Back pain in horses has always been and still is a difficult diagnosis. Many horses are diagnosed incorrectly with it and treated by chiropractors and acupuncturists and even veterinarians even though the horse probably doesn't even have back pain. Lots of horses get injections in their backs because back pain is difficult to prove. Certainly horses can have back pain but determining for sure which ones do and which ones don't is difficult. And the very low back, or sacroiliac joint, is also difficult to diagnose as a cause of pain.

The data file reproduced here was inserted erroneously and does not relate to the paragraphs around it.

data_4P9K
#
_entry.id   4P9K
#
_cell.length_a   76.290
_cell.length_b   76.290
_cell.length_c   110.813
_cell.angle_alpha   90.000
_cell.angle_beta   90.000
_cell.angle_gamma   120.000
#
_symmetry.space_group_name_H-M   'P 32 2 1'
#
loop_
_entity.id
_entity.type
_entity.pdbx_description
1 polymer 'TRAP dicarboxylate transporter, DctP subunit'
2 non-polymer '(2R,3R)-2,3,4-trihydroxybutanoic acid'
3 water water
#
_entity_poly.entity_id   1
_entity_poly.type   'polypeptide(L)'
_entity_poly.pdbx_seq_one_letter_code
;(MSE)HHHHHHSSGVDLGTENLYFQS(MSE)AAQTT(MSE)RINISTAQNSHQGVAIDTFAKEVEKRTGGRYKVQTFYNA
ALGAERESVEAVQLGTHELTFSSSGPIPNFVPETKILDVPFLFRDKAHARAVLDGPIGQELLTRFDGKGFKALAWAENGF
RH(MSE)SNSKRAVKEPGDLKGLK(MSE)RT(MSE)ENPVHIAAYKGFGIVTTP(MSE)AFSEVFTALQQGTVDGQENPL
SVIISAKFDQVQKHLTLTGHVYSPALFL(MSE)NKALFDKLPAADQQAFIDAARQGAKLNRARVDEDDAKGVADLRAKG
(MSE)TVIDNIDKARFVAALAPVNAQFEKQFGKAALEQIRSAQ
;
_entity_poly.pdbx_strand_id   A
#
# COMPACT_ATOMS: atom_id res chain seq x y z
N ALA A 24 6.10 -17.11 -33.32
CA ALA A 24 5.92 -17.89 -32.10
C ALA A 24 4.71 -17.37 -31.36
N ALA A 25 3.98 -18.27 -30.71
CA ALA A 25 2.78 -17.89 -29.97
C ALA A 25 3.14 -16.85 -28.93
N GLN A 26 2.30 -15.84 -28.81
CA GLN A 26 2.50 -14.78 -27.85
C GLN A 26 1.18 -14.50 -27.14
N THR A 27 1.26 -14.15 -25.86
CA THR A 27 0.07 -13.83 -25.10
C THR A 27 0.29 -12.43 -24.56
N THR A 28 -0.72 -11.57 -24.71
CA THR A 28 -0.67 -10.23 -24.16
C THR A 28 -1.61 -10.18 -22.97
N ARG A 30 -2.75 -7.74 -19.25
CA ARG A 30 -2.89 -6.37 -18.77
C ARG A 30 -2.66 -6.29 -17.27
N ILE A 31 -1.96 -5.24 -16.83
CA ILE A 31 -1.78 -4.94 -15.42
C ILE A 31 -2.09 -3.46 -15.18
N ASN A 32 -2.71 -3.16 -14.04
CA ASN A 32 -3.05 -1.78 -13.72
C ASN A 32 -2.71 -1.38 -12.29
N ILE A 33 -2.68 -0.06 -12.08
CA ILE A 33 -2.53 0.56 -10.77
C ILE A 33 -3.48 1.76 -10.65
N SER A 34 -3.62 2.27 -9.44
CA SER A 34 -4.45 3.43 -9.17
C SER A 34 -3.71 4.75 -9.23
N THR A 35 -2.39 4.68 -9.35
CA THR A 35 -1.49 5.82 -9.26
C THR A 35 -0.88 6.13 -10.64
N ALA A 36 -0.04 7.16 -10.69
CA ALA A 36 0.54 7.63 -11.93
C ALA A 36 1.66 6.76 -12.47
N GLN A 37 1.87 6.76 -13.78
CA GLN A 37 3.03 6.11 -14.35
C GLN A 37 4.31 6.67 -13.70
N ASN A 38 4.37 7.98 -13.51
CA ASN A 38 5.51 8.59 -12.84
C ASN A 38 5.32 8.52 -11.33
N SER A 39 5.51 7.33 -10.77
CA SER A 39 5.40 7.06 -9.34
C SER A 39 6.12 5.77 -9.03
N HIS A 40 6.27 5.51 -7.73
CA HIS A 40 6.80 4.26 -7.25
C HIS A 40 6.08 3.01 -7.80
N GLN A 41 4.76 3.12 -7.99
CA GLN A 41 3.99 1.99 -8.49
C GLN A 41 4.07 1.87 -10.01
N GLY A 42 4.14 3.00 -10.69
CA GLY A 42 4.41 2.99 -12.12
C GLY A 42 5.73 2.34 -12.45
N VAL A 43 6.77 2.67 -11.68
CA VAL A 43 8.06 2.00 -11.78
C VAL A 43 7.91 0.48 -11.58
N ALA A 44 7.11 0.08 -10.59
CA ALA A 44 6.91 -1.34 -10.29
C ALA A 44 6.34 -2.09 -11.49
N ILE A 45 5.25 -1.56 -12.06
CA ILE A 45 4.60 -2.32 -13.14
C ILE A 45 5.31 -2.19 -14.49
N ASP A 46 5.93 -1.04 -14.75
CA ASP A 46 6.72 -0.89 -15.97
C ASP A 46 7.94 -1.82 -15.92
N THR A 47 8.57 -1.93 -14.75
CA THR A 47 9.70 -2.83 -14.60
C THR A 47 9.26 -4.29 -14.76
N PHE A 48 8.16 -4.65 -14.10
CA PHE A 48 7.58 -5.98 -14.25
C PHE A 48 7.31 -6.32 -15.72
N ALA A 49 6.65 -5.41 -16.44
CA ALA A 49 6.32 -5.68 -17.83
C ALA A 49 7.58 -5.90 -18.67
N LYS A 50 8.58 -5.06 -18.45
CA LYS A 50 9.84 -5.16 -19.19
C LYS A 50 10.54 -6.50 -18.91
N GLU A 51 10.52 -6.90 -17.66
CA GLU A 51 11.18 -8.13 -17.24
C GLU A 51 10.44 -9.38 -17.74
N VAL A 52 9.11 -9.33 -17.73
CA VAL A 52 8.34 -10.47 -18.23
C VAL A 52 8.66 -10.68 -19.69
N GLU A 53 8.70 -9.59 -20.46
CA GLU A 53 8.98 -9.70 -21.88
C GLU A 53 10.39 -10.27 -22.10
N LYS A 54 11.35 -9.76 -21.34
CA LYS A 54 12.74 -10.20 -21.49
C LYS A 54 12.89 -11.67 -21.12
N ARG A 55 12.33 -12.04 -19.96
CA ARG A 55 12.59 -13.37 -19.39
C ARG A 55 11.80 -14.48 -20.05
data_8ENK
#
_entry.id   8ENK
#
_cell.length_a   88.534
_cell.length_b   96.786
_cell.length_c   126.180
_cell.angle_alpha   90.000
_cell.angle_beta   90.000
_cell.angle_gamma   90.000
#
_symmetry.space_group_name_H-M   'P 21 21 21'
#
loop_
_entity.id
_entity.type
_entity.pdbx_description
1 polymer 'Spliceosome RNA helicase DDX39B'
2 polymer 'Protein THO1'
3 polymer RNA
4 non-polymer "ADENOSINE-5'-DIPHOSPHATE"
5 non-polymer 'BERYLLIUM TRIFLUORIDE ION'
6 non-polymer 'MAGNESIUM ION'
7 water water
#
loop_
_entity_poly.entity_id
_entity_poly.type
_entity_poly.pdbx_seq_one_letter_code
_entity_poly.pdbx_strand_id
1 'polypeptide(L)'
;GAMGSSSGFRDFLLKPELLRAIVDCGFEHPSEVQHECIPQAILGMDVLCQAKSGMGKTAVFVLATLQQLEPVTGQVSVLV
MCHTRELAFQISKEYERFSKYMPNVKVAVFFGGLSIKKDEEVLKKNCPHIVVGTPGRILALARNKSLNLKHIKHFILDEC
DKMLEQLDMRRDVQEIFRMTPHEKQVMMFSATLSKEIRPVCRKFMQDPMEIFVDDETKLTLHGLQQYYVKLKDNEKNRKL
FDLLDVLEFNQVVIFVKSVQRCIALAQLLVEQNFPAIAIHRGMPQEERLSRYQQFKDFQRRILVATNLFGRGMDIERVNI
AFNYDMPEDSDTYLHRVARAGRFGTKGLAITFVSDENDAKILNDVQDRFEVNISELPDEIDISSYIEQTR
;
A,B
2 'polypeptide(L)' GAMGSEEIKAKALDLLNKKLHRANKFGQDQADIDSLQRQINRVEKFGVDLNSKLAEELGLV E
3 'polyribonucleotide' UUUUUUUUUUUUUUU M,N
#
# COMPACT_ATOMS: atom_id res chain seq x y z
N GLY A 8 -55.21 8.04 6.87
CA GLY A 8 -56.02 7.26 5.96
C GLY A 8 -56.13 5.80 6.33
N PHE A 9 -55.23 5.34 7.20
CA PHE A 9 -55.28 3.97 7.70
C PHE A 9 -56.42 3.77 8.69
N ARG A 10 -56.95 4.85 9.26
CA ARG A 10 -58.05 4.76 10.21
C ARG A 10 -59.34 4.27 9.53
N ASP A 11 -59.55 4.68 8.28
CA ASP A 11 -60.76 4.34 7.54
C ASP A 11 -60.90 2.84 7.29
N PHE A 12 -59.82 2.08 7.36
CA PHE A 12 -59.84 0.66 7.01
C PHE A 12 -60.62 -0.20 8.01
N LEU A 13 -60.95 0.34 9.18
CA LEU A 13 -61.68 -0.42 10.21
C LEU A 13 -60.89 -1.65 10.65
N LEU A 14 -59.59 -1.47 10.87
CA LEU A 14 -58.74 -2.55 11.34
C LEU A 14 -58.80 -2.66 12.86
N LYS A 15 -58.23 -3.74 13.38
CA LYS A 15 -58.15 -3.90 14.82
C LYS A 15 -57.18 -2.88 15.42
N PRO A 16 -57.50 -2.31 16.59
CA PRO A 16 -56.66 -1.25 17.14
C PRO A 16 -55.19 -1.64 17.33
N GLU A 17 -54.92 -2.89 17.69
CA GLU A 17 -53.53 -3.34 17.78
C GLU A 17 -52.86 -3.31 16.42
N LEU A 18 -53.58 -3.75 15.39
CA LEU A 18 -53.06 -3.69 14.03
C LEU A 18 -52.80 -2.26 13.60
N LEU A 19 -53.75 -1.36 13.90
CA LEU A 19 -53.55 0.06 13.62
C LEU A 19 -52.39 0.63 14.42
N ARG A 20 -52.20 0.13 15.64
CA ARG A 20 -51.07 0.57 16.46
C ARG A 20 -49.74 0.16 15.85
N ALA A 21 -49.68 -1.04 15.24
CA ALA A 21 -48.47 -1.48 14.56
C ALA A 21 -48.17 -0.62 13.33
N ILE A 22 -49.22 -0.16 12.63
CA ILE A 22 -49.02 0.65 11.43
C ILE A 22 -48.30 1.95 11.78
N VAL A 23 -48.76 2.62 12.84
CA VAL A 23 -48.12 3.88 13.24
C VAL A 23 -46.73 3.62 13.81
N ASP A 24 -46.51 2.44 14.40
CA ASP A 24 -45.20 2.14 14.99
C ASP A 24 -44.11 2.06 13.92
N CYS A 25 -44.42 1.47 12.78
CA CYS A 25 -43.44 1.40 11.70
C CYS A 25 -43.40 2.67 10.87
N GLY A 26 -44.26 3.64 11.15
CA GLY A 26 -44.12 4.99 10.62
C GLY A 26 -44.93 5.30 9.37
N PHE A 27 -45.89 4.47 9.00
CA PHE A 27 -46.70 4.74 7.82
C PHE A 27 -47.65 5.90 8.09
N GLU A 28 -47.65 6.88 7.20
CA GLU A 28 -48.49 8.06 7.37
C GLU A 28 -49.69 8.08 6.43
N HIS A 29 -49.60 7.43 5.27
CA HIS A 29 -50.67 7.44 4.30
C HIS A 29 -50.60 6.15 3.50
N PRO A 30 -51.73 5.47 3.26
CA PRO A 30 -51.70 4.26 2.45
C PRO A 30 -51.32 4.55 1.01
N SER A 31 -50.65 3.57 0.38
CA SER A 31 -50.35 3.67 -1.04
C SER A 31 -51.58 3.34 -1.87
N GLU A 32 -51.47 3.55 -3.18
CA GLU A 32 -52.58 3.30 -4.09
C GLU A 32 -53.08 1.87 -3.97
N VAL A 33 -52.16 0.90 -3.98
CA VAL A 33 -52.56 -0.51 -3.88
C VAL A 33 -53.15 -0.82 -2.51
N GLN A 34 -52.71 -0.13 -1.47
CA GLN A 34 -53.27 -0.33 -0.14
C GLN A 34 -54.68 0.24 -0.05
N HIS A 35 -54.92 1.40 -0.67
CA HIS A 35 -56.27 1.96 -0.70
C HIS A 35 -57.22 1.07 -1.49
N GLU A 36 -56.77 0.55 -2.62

To correctly diagnose the condition, your vet will have to numb or block the joints and then see if the horse is clinically improved. However Dr. Rob Nan Wessum indicated at a recent AAEP meeting that there are several gaits that suggest sacroiliac joint disease. Many horses with sacroiliac disease will track narrow when at a walk or a trot: To avoid rotating the sacrum, the horse places the hind feet closer together than normal when walking, and it appears the horse is walking on a line with each hind foot landing in front of the other. Also, some horses with sacral pain will walk with both limbs advancing at the same time while normally the walk is a four-beat gait and all limbs move at different times. This is especially evident when you walk the horse in a serpentine or zig zag pattern. Another key for sacral pain is when the horse is trotting in a circle, the hind limbs do not follow the front limb and are either in a wider or narrower path. Many of these horses will also hold their tail to the same side when walking and will also bunny hop or move both back legs together when cantering. If your horse has any of these characteristics, ask your vet about sacroiliac pain.
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